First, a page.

Feeder Cattle are weaned calves that have been raised to a weight of 600 to 800 pounds. A newborn calf averages 70 to 90 pounds when it is born, typically in the Spring. After it is born, it is weaned and allowed to graze for up to nine months in order to reach the minimum weight, at which point it is sent to a feedlot. Once in the feedlot, cattle undergo an aggressive feeding process over the next three to five months, during which they gain an additional 500 pounds to reach a weight of 1100 to 1400 pounds.
Feeder Cattle futures contracts allow participants, such as producers, to hedge a decline in price between the time calves are born and when they are sold to feedlots. It also allows feedlot operators to hedge against an increase in the price of Feeder Cattle before the operator is ready to purchase them for their lot. Feeder Cattle futures trade in units of 50,000 pounds and in minimum price increments, or ticks of $12.50. They are listed for trading in January, March, April, May, August, September, October and November.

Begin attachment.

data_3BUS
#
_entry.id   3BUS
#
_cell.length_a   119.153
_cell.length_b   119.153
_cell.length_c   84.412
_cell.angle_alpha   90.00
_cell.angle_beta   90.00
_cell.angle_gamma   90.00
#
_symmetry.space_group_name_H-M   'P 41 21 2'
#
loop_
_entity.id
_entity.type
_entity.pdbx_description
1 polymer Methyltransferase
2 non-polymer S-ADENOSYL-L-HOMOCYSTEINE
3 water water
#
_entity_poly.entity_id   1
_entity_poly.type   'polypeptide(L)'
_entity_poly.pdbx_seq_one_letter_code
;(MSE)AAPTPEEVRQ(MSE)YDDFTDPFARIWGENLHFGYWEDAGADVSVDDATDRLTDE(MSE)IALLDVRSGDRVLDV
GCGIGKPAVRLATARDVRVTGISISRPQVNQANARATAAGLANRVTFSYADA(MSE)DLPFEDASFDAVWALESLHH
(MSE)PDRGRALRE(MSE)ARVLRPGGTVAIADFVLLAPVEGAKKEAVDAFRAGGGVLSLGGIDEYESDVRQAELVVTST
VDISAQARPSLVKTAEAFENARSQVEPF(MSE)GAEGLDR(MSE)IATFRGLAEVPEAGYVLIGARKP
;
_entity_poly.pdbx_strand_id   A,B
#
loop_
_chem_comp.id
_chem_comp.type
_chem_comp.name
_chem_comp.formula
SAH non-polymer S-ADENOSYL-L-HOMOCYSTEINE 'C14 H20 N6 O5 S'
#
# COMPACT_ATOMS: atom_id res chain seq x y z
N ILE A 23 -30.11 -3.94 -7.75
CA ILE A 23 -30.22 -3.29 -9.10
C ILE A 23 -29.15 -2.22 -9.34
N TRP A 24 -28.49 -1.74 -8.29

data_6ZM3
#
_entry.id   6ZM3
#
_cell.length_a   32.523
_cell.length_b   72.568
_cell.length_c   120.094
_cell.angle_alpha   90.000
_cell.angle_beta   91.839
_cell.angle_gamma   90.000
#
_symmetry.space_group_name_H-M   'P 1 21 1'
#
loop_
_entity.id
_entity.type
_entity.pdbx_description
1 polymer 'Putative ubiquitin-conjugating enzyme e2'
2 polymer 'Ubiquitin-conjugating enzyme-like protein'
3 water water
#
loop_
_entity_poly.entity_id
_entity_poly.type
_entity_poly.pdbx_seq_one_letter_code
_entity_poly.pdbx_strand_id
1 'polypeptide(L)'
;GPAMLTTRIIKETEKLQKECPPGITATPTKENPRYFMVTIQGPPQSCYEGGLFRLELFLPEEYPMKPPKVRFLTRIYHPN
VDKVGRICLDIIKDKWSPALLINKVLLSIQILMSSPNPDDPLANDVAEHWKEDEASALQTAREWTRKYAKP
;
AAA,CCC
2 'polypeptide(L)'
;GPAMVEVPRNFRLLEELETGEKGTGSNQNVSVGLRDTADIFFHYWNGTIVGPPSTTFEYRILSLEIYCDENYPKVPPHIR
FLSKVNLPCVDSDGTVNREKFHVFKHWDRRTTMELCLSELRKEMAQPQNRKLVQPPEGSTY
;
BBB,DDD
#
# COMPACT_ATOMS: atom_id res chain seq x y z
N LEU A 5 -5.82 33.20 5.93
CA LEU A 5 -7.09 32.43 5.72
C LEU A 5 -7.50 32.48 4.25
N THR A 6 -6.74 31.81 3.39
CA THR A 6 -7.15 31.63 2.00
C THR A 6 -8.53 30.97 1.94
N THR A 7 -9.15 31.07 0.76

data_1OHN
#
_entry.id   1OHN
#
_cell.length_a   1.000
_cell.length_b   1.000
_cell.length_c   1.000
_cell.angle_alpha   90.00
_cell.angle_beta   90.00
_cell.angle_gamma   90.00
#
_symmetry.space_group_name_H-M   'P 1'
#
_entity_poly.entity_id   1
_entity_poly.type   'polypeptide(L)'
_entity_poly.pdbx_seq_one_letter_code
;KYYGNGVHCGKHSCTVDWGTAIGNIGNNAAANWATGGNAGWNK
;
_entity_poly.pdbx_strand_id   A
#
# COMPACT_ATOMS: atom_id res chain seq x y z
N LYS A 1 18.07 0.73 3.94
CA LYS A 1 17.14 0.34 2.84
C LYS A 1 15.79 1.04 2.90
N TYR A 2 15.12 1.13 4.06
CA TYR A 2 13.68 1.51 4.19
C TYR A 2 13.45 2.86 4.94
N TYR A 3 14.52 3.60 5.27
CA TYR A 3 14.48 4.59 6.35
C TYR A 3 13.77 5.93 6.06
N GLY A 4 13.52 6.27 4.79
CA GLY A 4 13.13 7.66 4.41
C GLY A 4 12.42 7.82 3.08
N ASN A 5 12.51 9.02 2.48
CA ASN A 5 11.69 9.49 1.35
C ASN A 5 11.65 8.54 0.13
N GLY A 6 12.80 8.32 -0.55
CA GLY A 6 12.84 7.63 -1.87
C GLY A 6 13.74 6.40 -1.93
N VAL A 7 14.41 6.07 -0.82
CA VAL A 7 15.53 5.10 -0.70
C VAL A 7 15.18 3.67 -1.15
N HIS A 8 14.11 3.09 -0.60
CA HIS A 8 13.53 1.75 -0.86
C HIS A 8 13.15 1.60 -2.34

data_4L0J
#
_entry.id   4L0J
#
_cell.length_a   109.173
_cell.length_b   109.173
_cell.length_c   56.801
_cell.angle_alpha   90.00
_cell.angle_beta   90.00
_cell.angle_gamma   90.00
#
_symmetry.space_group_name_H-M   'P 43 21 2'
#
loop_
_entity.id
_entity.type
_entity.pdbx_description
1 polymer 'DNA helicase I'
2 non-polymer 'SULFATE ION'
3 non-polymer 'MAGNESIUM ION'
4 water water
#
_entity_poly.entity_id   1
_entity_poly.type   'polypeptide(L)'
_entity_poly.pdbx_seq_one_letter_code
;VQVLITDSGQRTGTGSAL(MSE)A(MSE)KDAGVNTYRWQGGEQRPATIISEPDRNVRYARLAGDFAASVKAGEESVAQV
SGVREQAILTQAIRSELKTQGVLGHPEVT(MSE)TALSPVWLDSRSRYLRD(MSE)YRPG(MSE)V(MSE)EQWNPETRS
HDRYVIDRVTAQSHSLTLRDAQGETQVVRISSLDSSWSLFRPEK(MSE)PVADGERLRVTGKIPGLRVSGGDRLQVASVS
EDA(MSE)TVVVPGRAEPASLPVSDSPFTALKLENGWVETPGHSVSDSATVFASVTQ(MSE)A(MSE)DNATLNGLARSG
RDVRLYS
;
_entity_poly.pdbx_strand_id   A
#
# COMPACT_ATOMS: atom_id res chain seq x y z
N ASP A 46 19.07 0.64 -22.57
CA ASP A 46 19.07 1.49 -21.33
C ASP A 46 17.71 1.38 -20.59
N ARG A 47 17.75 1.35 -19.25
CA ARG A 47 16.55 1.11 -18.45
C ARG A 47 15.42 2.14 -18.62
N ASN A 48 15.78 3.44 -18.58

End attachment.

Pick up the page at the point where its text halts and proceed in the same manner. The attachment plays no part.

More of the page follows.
At expiration, rather than calling for the delivery of physical cattle, Feeder Cattle futures are settled in cash at a price equal to the CME Feeder Cattle Index on the last day of trading. The CME Feeder Cattle Index is calculated by CME Group staff using data provided by the USDA. The data and formula used to calculate the final settlement price is published on the CME Group website.
After feeder cattle reach the weight range of 1100 to 1400 pounds, they are considered live cattle. This means that they have reached the minimum weight for processing, at which point feed lots will sell the live cattle to meat packers.
Source: CME Group